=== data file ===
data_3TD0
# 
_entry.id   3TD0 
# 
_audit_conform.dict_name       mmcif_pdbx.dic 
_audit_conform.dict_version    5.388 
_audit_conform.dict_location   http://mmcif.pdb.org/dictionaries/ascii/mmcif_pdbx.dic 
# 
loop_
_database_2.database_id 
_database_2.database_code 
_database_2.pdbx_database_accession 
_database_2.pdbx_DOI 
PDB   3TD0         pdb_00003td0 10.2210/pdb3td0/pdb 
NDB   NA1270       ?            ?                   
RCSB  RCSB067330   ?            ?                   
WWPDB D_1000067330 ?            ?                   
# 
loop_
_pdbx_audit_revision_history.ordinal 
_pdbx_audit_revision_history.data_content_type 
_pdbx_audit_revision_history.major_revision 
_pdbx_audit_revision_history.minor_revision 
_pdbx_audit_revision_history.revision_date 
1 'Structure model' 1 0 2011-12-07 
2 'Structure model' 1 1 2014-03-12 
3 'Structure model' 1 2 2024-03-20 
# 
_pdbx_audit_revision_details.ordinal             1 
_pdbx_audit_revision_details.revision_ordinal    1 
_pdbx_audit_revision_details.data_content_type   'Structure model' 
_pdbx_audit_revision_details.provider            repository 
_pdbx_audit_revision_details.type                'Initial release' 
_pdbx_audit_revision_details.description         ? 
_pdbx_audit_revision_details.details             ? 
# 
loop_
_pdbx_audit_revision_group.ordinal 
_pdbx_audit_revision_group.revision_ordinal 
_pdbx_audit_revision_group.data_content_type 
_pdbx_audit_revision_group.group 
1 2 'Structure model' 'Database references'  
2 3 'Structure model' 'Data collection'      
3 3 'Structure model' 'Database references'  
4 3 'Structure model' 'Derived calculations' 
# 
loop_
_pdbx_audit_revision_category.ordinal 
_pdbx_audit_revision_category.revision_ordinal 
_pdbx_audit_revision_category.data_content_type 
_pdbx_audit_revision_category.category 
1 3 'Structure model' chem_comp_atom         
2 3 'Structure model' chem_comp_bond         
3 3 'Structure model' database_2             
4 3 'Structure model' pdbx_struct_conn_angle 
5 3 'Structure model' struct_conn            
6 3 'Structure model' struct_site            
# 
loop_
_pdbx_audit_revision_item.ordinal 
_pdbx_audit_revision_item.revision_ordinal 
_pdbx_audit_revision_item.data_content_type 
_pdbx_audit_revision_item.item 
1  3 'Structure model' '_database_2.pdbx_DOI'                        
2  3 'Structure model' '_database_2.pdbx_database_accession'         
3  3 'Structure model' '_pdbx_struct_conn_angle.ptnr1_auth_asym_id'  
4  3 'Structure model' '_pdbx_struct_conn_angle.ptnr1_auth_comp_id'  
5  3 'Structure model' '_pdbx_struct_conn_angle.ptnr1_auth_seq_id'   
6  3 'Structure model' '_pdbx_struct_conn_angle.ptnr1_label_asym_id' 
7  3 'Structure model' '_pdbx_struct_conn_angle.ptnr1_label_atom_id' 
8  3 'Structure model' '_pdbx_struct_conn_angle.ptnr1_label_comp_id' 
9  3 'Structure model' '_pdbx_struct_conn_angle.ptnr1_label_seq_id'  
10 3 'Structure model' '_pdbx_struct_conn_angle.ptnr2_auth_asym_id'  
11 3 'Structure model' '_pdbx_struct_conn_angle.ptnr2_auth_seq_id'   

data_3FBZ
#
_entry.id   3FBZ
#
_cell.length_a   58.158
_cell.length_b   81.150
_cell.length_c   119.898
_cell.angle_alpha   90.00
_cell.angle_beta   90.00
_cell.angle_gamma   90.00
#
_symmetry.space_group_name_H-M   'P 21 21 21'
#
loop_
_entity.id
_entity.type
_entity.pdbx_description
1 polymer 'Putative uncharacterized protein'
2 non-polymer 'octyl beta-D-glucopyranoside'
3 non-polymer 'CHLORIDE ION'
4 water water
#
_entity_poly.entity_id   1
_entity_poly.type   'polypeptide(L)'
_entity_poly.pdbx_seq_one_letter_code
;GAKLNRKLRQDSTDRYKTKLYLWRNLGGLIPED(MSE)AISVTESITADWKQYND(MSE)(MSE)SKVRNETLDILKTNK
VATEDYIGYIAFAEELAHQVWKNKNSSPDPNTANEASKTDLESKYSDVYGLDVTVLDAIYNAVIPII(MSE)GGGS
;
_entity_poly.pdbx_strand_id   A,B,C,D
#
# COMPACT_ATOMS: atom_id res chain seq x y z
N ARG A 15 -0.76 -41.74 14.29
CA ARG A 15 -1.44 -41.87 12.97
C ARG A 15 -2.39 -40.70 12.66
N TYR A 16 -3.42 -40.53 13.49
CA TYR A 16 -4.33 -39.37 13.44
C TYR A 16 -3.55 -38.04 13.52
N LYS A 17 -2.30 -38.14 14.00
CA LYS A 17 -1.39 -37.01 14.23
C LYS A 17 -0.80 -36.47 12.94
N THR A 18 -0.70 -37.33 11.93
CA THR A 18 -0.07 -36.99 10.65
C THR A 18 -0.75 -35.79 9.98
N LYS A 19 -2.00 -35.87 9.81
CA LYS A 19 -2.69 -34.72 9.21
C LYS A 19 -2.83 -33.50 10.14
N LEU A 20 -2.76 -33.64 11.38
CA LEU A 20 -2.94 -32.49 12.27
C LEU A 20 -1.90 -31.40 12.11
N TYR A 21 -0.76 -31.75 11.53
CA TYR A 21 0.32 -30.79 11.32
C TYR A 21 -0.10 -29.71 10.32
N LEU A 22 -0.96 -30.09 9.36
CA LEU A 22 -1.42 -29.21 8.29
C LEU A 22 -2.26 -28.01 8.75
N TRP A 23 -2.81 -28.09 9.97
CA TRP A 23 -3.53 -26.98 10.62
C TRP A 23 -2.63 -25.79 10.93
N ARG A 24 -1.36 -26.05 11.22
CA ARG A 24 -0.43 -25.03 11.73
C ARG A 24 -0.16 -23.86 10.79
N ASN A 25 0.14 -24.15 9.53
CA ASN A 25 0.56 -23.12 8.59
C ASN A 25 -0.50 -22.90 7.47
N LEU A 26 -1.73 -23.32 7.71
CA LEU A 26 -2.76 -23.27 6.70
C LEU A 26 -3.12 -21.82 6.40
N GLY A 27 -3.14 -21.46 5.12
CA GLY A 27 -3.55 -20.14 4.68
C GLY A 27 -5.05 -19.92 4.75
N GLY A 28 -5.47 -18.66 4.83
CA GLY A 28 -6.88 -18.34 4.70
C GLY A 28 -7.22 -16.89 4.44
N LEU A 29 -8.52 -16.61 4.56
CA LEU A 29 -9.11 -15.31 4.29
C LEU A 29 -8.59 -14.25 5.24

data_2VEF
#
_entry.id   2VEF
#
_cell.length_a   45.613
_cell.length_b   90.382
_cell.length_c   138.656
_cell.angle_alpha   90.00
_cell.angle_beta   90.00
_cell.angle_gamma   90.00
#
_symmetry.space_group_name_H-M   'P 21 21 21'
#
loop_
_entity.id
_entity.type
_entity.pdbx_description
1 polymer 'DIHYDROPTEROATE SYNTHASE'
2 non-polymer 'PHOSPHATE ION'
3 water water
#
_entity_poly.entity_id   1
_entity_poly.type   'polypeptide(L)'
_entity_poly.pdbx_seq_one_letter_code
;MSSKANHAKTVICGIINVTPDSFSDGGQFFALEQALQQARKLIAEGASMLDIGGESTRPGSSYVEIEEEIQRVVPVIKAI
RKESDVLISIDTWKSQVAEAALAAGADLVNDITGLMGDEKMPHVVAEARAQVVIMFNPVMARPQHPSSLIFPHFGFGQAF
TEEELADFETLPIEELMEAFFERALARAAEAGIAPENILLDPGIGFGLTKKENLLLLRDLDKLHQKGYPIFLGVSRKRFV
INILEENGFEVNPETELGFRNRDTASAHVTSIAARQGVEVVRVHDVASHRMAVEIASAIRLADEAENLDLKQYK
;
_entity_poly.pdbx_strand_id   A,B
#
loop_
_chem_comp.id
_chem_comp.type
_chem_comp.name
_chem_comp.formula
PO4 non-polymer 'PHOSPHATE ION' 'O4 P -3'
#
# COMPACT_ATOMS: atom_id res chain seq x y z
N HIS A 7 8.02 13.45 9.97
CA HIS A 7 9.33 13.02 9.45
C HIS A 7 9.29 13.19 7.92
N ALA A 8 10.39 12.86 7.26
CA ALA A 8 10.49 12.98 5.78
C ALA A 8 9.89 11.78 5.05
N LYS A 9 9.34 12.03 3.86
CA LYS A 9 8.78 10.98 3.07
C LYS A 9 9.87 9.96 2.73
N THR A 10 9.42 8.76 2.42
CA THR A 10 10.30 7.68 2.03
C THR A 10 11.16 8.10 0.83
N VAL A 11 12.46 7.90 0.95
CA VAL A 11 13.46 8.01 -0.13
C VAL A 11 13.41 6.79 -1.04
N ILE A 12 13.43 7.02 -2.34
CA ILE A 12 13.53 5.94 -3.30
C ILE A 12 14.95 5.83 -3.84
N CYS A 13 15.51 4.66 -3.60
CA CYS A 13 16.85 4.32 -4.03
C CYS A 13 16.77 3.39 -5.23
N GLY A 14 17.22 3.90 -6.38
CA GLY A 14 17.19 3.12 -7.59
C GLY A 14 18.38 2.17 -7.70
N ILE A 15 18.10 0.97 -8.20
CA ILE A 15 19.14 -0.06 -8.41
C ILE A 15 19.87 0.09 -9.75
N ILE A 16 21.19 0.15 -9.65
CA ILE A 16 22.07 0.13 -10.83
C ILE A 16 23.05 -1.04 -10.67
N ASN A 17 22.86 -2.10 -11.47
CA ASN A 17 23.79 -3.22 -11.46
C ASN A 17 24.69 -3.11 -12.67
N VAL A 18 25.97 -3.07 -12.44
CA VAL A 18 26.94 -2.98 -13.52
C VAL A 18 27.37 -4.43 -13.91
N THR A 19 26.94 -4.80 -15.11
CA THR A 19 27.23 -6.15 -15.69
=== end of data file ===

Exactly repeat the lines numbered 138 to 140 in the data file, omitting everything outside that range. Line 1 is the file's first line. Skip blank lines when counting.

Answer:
C ASN A 25 -0.50 -22.90 7.47
N LEU A 26 -1.73 -23.32 7.71
CA LEU A 26 -2.76 -23.27 6.70